Levin car enthusiast Paul Berkahn has confirmed he will be bringing his replica of the 1964 Monte Carlo Rally class-winning Ford Falcon Rallye Sprint to January’s Taupo Historic Grand Prix.
The fifth rendition of the Taupo Historic Grand Prix will commemorate the Ford marque, with Berkahn just one of the showpieces on display for the weekend.
Berkahn’s car is a painstakingly constructed replica of the Falcon Graham Hill muscled around the narrow confinements of the Monaco countryside.
Given its less-than-compact body size, many cast aside their expectations of the Falcon performing well on the technical Monte Carlo course.
But the car would go on to finish a respectable 42nd overall on its debut run in 1963. Swedish factory driver Bo Ljungfeldt even managed to win all six times ‘Special Stages’ to please the team back home in the United States.
The following season Ford was locked and loaded with a star-studded driver line-up of Ljungfeldt, Hill, Peter Jopp and Anne Hall. The Falcon duly went on to win the ’64 iteration of the rally in the over 3-litre class and was second overall due to a handicapping system that favoured smaller engined cars.
The car also boasted several significant technical modifications, which included being homologated at a remarkably low 980kgs.
“In late 1963, Ford launched the new second-generation 1964 Falcon, sporting much sharper styling, and highlighted by bold bullet-shaped accenting that ran the length of the car along the bodywork flanks,” said Steve Holmes, author of Historic New Zealand Racing Cars.
“In a new set of homologation papers submitted to the FIA, Ford listed the vehicle weight at just 980 kilograms with body panels as being of ‘mixed construction’, and including bonnet, boot lid, doors, and front and rear mudguards made from fibreglass or aluminium. Remarkably, the FIA approved Ford’s submission, and the 1964 Falcon Sprint was homologated at an impossibly low 980 kilograms.”
The Falcon Sprint rally program came to an end with the launch of the new Mustang in April 1964. Though the Falcon would resurface for a handful of seasons of the British Saloon Car Championship where its light weight made it a winning machine from the onset.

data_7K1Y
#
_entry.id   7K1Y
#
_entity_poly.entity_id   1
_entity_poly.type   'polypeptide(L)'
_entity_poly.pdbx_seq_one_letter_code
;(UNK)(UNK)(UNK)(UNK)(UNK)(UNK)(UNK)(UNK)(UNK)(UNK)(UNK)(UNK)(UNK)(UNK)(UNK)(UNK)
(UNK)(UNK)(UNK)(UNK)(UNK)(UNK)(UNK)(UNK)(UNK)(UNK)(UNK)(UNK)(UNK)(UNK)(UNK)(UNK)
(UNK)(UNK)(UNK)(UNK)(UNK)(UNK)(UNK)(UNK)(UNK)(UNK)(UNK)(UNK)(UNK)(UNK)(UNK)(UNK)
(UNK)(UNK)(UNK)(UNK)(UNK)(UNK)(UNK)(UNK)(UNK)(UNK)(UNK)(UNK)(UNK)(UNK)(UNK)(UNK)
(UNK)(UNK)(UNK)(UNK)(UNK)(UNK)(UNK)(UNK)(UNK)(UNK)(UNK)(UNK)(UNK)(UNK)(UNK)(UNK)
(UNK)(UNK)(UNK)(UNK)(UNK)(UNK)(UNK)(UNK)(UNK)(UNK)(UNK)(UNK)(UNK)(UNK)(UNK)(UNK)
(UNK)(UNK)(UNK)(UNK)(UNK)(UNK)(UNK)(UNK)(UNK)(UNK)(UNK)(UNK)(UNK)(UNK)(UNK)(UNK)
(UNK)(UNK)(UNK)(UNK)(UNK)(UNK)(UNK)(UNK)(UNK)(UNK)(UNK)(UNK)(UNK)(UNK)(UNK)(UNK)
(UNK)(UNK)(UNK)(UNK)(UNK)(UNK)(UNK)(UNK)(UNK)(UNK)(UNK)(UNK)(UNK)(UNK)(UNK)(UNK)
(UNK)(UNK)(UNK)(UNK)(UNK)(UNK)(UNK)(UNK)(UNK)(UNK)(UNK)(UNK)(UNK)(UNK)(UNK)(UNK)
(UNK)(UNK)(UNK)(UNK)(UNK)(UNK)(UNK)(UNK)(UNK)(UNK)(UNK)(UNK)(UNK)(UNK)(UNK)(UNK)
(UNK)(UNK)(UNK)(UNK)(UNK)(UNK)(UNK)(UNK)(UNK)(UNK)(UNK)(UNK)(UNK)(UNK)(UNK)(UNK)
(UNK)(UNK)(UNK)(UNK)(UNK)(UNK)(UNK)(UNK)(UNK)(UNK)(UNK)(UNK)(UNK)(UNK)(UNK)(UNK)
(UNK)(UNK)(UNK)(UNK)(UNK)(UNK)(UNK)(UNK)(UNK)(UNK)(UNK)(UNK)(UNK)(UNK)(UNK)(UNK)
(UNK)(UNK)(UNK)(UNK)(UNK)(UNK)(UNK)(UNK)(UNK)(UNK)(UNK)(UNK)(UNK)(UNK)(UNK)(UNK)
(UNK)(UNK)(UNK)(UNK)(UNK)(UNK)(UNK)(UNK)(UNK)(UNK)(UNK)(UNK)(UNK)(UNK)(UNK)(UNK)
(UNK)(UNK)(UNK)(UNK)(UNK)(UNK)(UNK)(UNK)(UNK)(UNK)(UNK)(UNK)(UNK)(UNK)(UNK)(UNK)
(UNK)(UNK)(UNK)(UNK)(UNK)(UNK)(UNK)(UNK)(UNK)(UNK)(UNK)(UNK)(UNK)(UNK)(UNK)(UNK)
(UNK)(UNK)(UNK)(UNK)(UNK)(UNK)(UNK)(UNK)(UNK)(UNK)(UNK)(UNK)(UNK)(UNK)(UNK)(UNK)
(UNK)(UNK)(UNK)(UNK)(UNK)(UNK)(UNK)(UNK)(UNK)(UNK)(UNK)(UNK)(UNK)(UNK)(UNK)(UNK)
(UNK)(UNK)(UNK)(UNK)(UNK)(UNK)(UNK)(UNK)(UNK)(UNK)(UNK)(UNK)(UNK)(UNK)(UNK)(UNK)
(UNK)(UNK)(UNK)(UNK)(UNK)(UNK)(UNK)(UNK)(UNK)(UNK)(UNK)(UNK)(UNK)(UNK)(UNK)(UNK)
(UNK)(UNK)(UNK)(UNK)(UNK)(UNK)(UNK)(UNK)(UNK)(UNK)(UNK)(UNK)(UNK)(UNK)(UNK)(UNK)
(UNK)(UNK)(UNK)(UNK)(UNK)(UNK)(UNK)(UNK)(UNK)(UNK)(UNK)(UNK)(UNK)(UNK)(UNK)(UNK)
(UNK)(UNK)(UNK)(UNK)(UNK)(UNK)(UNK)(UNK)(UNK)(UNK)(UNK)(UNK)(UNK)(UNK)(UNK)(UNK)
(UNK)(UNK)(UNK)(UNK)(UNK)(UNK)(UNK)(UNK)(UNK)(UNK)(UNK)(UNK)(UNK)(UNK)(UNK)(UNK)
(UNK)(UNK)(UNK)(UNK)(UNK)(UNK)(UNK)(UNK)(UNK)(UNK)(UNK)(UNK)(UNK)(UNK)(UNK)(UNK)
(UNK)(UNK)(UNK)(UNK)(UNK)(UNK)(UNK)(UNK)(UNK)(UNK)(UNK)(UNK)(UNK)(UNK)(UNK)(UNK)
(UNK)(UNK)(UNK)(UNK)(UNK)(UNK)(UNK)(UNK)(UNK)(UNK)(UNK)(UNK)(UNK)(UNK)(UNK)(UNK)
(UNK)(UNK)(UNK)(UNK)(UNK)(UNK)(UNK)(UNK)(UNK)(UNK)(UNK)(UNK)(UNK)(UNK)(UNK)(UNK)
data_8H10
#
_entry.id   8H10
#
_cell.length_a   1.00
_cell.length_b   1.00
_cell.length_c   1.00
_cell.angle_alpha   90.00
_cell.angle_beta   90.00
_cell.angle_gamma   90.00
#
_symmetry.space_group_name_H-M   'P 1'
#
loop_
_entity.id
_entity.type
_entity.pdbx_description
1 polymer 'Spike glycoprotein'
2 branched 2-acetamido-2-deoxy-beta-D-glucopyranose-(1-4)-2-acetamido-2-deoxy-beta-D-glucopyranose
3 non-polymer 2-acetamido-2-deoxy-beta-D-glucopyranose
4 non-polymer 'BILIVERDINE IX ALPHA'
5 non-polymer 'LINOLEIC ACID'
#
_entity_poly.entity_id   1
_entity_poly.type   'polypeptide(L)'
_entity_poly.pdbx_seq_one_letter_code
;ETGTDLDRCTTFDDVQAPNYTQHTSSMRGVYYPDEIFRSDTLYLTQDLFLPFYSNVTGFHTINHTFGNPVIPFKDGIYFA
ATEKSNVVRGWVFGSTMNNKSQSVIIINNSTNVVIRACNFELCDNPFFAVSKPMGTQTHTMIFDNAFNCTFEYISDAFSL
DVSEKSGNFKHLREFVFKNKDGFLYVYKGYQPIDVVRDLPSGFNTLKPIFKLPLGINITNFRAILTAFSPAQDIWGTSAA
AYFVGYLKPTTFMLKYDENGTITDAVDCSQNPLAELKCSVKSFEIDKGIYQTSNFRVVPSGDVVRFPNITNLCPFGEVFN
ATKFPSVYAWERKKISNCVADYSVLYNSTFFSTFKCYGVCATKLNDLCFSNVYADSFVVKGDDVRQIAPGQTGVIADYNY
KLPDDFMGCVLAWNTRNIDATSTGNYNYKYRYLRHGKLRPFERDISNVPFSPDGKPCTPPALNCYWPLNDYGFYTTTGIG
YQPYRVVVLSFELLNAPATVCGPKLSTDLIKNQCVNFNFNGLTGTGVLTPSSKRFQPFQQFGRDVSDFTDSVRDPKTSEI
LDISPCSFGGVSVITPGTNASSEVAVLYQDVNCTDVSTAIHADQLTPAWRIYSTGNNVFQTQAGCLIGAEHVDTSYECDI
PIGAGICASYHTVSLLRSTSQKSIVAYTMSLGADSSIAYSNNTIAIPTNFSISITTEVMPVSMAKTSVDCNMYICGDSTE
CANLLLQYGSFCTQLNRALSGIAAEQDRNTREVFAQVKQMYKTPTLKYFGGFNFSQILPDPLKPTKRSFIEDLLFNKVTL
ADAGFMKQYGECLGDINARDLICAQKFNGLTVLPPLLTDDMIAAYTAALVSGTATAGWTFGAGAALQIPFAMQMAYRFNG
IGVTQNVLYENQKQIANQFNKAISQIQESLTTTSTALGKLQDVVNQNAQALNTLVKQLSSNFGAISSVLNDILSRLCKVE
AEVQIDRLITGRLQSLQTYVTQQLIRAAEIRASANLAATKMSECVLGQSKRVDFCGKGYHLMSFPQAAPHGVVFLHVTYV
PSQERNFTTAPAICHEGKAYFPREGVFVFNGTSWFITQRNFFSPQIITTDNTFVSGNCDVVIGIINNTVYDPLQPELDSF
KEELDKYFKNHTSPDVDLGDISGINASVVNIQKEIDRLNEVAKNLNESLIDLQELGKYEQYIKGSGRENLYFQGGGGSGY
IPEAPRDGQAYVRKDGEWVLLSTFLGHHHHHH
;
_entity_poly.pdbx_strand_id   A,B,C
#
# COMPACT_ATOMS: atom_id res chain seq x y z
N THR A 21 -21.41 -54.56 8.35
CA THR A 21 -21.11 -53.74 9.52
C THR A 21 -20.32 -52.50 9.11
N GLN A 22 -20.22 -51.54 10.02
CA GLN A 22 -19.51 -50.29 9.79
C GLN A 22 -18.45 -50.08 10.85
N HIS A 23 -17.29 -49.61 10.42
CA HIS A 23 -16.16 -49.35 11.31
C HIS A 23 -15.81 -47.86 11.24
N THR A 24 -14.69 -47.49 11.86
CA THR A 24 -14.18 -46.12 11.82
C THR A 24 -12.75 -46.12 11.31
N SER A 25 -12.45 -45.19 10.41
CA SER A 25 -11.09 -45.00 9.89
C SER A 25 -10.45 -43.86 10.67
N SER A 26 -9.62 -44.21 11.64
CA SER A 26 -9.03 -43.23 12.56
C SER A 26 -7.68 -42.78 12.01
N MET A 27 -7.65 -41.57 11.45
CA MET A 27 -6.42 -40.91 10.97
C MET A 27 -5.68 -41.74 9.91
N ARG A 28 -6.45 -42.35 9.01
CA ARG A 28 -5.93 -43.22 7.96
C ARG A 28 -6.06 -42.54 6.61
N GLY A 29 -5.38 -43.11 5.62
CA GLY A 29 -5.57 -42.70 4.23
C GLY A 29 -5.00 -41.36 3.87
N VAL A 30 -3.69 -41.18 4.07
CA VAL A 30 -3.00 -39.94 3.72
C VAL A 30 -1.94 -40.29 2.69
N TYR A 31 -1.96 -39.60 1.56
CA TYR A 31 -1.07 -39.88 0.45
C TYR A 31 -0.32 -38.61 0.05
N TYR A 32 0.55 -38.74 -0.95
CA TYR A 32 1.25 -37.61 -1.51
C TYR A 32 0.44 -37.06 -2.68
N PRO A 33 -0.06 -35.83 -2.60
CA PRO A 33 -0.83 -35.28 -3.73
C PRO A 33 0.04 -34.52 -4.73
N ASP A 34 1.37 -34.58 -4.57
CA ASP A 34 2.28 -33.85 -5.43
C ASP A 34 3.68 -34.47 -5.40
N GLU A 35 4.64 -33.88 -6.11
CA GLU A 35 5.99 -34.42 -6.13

Berkahn’s replica of the car Hill piloted the year of the storied Monte Carlo win will be out in action with the combined Historic Muscle & Saloon Cars (HM&SC) at Bruce McLaren Motorsport Park.
Alongside the model livery on the outside of the car, the interior is also an almost identical copy to Hill’s car, including the front and rear seats, and the carpets.
“Group 2 regulations don’t actually require anything other than two front seats, and certainly no carpet.” said HM&SC group secretary Bruce Dyer.
“Paul has fitted the homologated fibreglass body panels but being racing panels, the panel gaps were terrible. So, he has spent countless hours perfecting the gaps.
“This is a car of true show quality. His emphasis right from the start has been for period correctness. Performance is much less of a factor. An appreciation by fans at Taupo next month will be justification for all the effort that has gone into this epic build.
“An FIA Appendix K historic racing car is one that has been built to the exact specifications provided by that vehicle’s FIA Homologation Sheet.
“Paul’s Falcon is the first FIA Appendix K V8 to be built for our group, a watershed vehicle, but it definitely won’t be the last.”
Other special Ford vehicles pencilled in for the Grand Prix is a GeeCeeEss, which was piloted by Auckland’s George Smith between 1951 and 1957, and an example of the last Formula One car raced by Denny Hulme; the Ford-Cosworth DFV-powered McLaren M23.
Categories for the meeting include the New Zealand Formula 5000 series, Historic Muscle and Saloon Cars, Formula Juniors and Sports Cars predating 1970.
The event will run from January 22 – 24 with qualifying on Friday and racing to be staged across Saturday and Sunday.